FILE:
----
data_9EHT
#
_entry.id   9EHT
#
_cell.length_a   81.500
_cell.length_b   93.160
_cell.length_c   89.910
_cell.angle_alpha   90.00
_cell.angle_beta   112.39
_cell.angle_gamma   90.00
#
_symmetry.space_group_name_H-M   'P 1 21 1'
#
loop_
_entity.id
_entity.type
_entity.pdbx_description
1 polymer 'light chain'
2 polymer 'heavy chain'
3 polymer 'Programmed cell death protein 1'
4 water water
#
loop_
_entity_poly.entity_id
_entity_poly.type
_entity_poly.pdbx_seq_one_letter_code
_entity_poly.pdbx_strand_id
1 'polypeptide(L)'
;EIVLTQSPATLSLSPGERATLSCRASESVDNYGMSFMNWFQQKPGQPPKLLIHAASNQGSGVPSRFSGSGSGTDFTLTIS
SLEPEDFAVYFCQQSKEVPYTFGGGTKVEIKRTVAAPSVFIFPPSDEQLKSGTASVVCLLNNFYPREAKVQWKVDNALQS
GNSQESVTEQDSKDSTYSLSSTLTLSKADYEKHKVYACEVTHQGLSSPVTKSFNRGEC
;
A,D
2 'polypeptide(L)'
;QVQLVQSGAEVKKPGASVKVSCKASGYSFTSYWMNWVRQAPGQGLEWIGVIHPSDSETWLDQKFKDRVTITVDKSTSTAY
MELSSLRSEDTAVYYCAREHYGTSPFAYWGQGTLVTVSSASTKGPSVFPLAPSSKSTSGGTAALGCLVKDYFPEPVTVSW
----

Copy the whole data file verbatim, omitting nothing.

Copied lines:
data_9EHT
#
_entry.id   9EHT
#
_cell.length_a   81.500
_cell.length_b   93.160
_cell.length_c   89.910
_cell.angle_alpha   90.00
_cell.angle_beta   112.39
_cell.angle_gamma   90.00
#
_symmetry.space_group_name_H-M   'P 1 21 1'
#
loop_
_entity.id
_entity.type
_entity.pdbx_description
1 polymer 'light chain'
2 polymer 'heavy chain'
3 polymer 'Programmed cell death protein 1'
4 water water
#
loop_
_entity_poly.entity_id
_entity_poly.type
_entity_poly.pdbx_seq_one_letter_code
_entity_poly.pdbx_strand_id
1 'polypeptide(L)'
;EIVLTQSPATLSLSPGERATLSCRASESVDNYGMSFMNWFQQKPGQPPKLLIHAASNQGSGVPSRFSGSGSGTDFTLTIS
SLEPEDFAVYFCQQSKEVPYTFGGGTKVEIKRTVAAPSVFIFPPSDEQLKSGTASVVCLLNNFYPREAKVQWKVDNALQS
GNSQESVTEQDSKDSTYSLSSTLTLSKADYEKHKVYACEVTHQGLSSPVTKSFNRGEC
;
A,D
2 'polypeptide(L)'
;QVQLVQSGAEVKKPGASVKVSCKASGYSFTSYWMNWVRQAPGQGLEWIGVIHPSDSETWLDQKFKDRVTITVDKSTSTAY
MELSSLRSEDTAVYYCAREHYGTSPFAYWGQGTLVTVSSASTKGPSVFPLAPSSKSTSGGTAALGCLVKDYFPEPVTVSW